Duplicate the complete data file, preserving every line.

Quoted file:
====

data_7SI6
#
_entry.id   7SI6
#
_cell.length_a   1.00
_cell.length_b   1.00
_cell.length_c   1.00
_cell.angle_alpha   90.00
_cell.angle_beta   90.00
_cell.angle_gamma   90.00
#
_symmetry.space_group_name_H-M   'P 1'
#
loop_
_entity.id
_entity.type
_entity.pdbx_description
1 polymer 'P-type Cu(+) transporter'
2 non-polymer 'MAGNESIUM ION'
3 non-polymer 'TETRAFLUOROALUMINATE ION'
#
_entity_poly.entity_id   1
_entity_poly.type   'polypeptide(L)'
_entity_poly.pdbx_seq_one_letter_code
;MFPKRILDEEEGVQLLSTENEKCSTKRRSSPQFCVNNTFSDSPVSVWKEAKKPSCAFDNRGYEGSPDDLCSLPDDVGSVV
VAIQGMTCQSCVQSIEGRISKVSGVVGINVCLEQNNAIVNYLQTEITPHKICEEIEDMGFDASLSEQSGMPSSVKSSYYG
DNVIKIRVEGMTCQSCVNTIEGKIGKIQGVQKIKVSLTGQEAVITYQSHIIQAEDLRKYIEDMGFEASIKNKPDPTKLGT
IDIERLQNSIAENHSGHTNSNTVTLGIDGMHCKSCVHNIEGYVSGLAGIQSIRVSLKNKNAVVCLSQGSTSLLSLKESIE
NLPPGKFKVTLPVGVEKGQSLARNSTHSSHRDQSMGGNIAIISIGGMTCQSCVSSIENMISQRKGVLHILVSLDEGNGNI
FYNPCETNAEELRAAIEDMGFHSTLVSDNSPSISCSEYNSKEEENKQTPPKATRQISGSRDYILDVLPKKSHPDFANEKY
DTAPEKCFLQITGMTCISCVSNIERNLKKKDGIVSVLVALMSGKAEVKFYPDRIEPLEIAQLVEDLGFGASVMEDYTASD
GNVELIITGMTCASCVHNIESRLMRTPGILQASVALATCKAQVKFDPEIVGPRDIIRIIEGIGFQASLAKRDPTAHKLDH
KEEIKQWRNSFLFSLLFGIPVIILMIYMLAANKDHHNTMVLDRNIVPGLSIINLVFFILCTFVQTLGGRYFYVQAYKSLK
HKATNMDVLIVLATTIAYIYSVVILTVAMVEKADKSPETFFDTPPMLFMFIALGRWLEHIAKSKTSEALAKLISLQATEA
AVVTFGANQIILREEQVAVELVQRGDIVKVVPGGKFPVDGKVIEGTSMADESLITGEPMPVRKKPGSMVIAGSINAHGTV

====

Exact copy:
data_7SI6
#
_entry.id   7SI6
#
_cell.length_a   1.00
_cell.length_b   1.00
_cell.length_c   1.00
_cell.angle_alpha   90.00
_cell.angle_beta   90.00
_cell.angle_gamma   90.00
#
_symmetry.space_group_name_H-M   'P 1'
#
loop_
_entity.id
_entity.type
_entity.pdbx_description
1 polymer 'P-type Cu(+) transporter'
2 non-polymer 'MAGNESIUM ION'
3 non-polymer 'TETRAFLUOROALUMINATE ION'
#
_entity_poly.entity_id   1
_entity_poly.type   'polypeptide(L)'
_entity_poly.pdbx_seq_one_letter_code
;MFPKRILDEEEGVQLLSTENEKCSTKRRSSPQFCVNNTFSDSPVSVWKEAKKPSCAFDNRGYEGSPDDLCSLPDDVGSVV
VAIQGMTCQSCVQSIEGRISKVSGVVGINVCLEQNNAIVNYLQTEITPHKICEEIEDMGFDASLSEQSGMPSSVKSSYYG
DNVIKIRVEGMTCQSCVNTIEGKIGKIQGVQKIKVSLTGQEAVITYQSHIIQAEDLRKYIEDMGFEASIKNKPDPTKLGT
IDIERLQNSIAENHSGHTNSNTVTLGIDGMHCKSCVHNIEGYVSGLAGIQSIRVSLKNKNAVVCLSQGSTSLLSLKESIE
NLPPGKFKVTLPVGVEKGQSLARNSTHSSHRDQSMGGNIAIISIGGMTCQSCVSSIENMISQRKGVLHILVSLDEGNGNI
FYNPCETNAEELRAAIEDMGFHSTLVSDNSPSISCSEYNSKEEENKQTPPKATRQISGSRDYILDVLPKKSHPDFANEKY
DTAPEKCFLQITGMTCISCVSNIERNLKKKDGIVSVLVALMSGKAEVKFYPDRIEPLEIAQLVEDLGFGASVMEDYTASD
GNVELIITGMTCASCVHNIESRLMRTPGILQASVALATCKAQVKFDPEIVGPRDIIRIIEGIGFQASLAKRDPTAHKLDH
KEEIKQWRNSFLFSLLFGIPVIILMIYMLAANKDHHNTMVLDRNIVPGLSIINLVFFILCTFVQTLGGRYFYVQAYKSLK
HKATNMDVLIVLATTIAYIYSVVILTVAMVEKADKSPETFFDTPPMLFMFIALGRWLEHIAKSKTSEALAKLISLQATEA
AVVTFGANQIILREEQVAVELVQRGDIVKVVPGGKFPVDGKVIEGTSMADESLITGEPMPVRKKPGSMVIAGSINAHGTV